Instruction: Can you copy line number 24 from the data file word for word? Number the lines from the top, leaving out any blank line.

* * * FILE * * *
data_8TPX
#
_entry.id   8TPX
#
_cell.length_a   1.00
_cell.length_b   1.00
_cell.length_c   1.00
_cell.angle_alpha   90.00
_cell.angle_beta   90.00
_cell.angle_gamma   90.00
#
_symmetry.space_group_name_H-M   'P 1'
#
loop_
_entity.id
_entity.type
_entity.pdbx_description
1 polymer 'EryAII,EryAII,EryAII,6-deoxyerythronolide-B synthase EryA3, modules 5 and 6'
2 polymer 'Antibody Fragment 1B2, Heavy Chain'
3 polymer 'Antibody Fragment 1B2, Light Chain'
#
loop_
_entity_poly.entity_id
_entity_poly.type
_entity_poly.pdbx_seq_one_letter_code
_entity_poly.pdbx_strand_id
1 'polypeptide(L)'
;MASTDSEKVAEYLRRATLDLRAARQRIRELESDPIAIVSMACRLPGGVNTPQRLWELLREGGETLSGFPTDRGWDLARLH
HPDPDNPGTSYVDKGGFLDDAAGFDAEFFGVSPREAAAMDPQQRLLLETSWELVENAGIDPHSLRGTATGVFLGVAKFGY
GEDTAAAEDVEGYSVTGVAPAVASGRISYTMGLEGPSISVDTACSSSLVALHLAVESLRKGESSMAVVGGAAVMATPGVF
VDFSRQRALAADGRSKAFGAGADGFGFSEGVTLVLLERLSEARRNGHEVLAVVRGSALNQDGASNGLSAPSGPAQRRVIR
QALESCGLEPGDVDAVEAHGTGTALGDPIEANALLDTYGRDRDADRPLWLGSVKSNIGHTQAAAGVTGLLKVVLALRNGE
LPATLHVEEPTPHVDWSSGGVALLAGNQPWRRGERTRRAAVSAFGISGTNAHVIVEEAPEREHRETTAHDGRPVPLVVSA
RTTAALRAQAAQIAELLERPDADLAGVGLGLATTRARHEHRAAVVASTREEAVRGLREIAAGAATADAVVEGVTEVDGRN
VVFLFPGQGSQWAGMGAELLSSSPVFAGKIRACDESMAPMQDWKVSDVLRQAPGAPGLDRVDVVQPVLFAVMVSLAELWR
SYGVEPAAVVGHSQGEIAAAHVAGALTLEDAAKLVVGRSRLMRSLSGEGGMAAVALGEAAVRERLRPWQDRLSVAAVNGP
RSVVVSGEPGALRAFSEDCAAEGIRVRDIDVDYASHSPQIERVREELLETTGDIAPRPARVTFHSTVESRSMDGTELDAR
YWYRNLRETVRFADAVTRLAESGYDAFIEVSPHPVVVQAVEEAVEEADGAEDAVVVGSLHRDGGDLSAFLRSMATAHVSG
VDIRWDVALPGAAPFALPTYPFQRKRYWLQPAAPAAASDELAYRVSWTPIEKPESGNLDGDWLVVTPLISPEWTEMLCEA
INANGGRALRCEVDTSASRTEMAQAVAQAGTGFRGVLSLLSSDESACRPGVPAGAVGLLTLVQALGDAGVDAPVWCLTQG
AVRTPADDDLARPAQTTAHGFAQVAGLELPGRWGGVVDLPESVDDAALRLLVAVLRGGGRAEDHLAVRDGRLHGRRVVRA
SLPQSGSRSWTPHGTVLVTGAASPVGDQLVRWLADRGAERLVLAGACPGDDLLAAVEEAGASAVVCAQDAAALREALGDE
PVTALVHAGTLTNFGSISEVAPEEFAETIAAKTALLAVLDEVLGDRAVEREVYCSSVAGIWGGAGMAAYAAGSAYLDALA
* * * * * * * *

_entity_poly.type